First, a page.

There have been some pretty significant breakthroughs for me in the last two weeks, in my relationship with my body, my relationship with my loved ones, my relationship with food, my relationship with the divine, and my relationship with the core of who I am created to be. As I wrote a few months ago when I was recovering from surgery, I’ve been feeling like a caterpillar who has to give up the life she knows, commit herself to the cocoon, and wait for the transformation to come.
I just learned recently that in the cocoon stage, caterpillars actually break down completely into a gooey gel-like substance that has no resemblance to either caterpillar or butterfly. We have to give it up – whatever we believe ourselves to be – in order to emerge into the beautiful creature we are meant to be.
It’s true, isn’t it, that we are never finished growing? I feel like a sculpture that is forever being molded in the Sculptor’s hands.
There’s a bubbling energy in me this week that feels a little like what the butterfly must feel when she has the dawning awareness that it’s time to break out of the cocoon. I feel strong in ways I didn’t expect to feel strong – physically, emotionally, and spiritually. I’ve been running, biking, praying, doing yoga – and a bunch of other little things that feel like they are helping me step into a new strength. The beautiful life-giving thing about it is, the more I step into this strength and share it with people around me, the more it is returned to me in affirming ways – like a lovely note from a cousin who’s heading out on a solo trip to the Grand Canyon and says it was partly inspired by what I write on this blog!
A month ago, when Marcel was in the hospital, I began to describe myself as a warrior because of the battles I had to fight as his advocate. And in a few weeks, I’ll be in a workshop at ALIA about “leaders as Shambala warriors”. I’ve never really thought of myself as a warrior before (maybe it’s my pacifist roots), and honestly, I often doubt myself as a leader because of some of the struggles I’ve had in this job that usually end up leaving me feeling like a failure. But something is shifting, and I’m trying to step into whatever it is that’s emerging.
No, this week is not about “look how great I am”. It’s more about “there is something powerful in what God is shaping my life to be and I want to celebrate the way I’m growing into it”.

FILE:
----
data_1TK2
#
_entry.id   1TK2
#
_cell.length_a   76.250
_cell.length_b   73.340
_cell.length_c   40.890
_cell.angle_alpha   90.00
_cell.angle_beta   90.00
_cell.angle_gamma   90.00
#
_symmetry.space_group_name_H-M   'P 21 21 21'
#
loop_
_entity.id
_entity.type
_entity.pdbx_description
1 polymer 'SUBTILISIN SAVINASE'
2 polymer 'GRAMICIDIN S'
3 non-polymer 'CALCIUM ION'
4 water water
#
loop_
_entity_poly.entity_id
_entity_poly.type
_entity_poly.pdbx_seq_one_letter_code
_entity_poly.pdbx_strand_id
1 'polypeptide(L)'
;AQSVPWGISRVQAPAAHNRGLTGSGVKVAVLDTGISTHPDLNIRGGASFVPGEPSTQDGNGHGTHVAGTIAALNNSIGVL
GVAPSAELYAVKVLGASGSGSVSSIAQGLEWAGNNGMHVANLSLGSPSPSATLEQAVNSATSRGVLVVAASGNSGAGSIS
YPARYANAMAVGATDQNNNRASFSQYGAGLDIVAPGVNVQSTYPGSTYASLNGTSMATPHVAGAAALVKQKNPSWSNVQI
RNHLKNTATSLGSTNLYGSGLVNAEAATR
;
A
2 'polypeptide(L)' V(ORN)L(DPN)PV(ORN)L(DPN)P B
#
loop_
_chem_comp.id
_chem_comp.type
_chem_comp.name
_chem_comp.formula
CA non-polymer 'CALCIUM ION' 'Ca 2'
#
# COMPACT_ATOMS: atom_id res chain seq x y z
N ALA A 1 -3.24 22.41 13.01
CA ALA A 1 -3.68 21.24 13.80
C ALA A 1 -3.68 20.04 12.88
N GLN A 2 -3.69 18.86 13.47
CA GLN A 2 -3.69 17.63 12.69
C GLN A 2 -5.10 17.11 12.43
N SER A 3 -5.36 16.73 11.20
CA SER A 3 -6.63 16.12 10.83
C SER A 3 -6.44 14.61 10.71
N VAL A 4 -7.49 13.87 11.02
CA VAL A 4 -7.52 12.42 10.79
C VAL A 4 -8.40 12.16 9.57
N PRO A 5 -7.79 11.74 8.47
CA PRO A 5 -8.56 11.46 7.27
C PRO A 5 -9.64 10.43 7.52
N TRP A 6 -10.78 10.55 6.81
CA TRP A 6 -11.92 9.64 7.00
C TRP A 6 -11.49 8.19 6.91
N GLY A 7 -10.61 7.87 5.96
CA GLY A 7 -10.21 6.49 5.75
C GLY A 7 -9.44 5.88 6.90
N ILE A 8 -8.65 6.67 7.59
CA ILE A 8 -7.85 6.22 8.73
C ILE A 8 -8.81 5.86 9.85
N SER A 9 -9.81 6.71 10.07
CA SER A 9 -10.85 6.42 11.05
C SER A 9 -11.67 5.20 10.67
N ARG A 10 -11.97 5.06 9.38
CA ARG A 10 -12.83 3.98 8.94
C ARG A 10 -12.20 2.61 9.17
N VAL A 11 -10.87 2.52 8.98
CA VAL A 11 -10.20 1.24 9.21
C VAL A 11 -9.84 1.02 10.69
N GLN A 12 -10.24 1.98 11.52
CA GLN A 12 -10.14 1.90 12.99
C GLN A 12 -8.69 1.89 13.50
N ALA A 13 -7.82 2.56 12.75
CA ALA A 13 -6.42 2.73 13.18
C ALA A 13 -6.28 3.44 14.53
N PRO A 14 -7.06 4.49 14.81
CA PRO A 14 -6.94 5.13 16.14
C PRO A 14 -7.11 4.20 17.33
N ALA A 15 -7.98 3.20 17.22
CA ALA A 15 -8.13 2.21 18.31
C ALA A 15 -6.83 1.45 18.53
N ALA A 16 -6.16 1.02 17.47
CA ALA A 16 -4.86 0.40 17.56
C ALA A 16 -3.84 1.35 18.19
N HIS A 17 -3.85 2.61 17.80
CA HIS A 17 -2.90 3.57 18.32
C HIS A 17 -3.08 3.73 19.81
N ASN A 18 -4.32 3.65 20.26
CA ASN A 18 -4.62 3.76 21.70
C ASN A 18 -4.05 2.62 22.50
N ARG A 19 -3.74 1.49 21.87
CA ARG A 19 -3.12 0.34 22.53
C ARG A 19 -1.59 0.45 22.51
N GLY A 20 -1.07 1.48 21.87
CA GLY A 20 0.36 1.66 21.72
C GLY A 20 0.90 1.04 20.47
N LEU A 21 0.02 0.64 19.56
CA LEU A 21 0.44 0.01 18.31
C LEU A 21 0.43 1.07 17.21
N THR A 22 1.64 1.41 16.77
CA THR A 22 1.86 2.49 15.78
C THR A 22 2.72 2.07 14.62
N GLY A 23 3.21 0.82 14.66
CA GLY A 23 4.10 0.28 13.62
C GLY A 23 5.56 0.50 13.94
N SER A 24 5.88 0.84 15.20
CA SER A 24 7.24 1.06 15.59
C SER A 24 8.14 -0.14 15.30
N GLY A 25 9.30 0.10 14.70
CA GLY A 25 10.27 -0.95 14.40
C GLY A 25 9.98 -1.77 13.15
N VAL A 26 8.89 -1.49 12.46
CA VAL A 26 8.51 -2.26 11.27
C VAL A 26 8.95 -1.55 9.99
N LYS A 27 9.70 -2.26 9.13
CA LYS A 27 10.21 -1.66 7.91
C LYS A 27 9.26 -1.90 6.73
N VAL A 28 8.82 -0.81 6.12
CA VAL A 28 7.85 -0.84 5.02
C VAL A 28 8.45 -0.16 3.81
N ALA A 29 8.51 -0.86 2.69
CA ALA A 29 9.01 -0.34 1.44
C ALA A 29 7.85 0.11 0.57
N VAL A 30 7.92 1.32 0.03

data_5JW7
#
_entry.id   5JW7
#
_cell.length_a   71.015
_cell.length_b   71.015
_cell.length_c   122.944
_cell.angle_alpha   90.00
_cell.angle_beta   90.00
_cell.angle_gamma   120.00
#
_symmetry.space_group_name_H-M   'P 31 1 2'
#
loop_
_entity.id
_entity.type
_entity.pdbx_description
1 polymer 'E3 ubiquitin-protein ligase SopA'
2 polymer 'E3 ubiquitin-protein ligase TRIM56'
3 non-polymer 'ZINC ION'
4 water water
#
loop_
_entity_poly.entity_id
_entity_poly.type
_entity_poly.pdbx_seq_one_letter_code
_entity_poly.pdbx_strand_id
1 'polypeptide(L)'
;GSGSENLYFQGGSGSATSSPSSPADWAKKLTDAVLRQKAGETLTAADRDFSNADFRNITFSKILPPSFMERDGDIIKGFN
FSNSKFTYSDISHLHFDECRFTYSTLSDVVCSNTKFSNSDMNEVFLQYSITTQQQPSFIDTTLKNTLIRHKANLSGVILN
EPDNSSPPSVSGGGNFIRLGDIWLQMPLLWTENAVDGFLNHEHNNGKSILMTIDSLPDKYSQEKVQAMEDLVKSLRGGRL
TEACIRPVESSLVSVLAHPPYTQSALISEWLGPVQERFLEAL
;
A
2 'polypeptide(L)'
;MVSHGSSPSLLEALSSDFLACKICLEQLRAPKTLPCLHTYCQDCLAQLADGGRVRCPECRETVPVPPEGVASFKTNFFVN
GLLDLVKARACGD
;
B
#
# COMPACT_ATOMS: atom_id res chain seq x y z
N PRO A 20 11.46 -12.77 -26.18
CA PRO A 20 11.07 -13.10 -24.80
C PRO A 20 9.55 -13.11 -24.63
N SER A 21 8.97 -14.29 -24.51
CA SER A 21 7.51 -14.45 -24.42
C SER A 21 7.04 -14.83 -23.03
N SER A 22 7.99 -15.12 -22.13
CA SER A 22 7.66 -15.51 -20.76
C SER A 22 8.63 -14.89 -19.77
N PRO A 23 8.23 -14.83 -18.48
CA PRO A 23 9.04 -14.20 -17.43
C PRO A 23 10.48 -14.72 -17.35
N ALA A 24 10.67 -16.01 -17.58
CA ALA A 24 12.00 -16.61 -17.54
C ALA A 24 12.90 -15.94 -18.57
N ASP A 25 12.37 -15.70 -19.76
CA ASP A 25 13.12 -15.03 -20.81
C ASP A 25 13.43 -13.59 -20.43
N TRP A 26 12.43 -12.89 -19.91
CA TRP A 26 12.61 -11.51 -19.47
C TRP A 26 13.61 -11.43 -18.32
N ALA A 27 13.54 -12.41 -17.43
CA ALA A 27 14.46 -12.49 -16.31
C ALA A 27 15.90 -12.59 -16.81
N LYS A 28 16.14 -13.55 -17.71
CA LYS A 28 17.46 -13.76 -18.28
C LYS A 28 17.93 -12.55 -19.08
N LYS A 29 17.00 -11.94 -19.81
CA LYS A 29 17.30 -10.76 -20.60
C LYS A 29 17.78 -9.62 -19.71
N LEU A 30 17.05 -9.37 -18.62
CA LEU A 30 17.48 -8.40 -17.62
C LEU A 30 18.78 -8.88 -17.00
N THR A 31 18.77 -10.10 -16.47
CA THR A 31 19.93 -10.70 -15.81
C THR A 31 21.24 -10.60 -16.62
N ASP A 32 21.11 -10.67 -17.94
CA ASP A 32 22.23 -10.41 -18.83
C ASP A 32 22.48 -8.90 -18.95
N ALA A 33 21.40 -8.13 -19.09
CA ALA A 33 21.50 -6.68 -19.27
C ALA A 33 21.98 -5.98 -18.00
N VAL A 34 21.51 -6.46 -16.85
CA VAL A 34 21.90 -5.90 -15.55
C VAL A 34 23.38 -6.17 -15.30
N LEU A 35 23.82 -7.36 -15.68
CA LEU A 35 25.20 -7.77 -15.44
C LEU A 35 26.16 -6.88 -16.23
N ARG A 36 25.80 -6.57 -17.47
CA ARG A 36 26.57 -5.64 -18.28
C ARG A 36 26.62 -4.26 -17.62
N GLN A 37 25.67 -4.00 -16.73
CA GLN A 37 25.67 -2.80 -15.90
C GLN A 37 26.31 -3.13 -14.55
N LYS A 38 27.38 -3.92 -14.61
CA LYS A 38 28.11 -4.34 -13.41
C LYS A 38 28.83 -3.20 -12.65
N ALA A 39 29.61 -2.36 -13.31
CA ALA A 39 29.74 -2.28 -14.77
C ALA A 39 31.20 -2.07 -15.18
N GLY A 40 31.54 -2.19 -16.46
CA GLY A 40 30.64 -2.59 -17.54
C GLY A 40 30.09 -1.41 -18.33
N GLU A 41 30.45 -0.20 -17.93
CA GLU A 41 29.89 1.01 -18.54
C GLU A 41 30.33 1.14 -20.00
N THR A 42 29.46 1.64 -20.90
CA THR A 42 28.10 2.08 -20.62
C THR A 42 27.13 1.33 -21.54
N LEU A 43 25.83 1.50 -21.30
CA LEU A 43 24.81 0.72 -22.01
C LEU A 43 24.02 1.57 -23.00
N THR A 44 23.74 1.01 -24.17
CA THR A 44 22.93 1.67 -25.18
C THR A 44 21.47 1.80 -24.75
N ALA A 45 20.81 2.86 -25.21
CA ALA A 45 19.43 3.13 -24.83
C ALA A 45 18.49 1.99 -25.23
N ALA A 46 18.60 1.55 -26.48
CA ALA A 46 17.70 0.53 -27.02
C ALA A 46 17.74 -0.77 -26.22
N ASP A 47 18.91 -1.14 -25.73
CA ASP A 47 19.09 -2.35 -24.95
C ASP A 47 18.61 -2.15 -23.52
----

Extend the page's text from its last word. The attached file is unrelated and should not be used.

Tomorrow night, our little celebration will include a bra-burning ceremony to mark the transformation to my body (through breast reduction surgery). In a strange and unexpected way, the surgery marked a turning point for me – a moment when I finally gave myself permission to want a new story for my body. It’s all been part of the metamorphosis process – letting go of old stories I tell myself and embracing new truths and new possibilities. I have learned to love myself in a new way since I let go of the weight that was cut off. I have learned to treat my body with new respect and gratitude (thanks in part to Geneen Roth’s book) and I am slowly becoming healthier for it. (I realize that might sound a little twisted – having plastic surgery to learn to love yourself – but it’s working for me.)
What I would really love is this… even though you might not be able to make it to the celebration tomorrow night, I’d be delighted if you would consider marking this week with me, on your blog, on Twitter, or just in the privacy of your own home.
Here’s what I’d like you to do… have a virtual “bra-burning” party! No, you don’t have to burn your bra (unless you want to!), but think of some old story you’re telling yourself about who you are (who you’re supposed to be by other people’s standards, what limits you, what you’re lacking, why you’re a failure), and burn it! Write it down on a piece of paper, light a candle, a lantern, or a big ol’ bonfire and BURN THAT SUCKER! Let it go! Give it up to the fire!
Do it in honour of my 44rd birthday, but more importantly, do it for you!
And take pictures, ’cause I’d love to see all that burnin’ energy!
It’s midnight and there are six shrieking ten-year-old girls in my basement. Why? Because I suffered a temporary lapse of judgment and INVITED them. Or at least I allowed them to be invited. Julie is celebrating her birthday with every preteen girl’s favourite pastime – a pajama party. Oh my – WHAT was I thinking?
They’re all decent girls, and mostly things have been going swimmingly, but there have been moments when I was almost certain I’d have to call for back-up. (Did I mention that my husband abandoned me? Yeah, he’s sitting in a pub somewhere watching a friend play jazz. Probably with a glass in his hand and a smile on his face. Hmmm… I think he owes me BIG time.)
My least favourite moment – the one that ALMOST convinced me to call all the parents and say “HELP! Get these children out of here!” was about half an hour after all the adults had abandoned me. After cake and ice cream (yes, the depths of my insanity knows no bounds – I pumped them full of sugar!), the girls had disappeared into the basement to watch a movie. I poured the last of the coke into a glass and was about to sit down to enjoy it in a rare moment of peace and quiet. Yeah, sure. No rest for Mommy. And no coke either. I dumped the WHOLE cup of coke all over the floor. Yeah, Coke. Sticky. Sticky walls, sticky floor, sticky legs. Sad, sad mommy. And absolutely nothing else in the house I felt like drinking. Colour me disappointed. And sticky.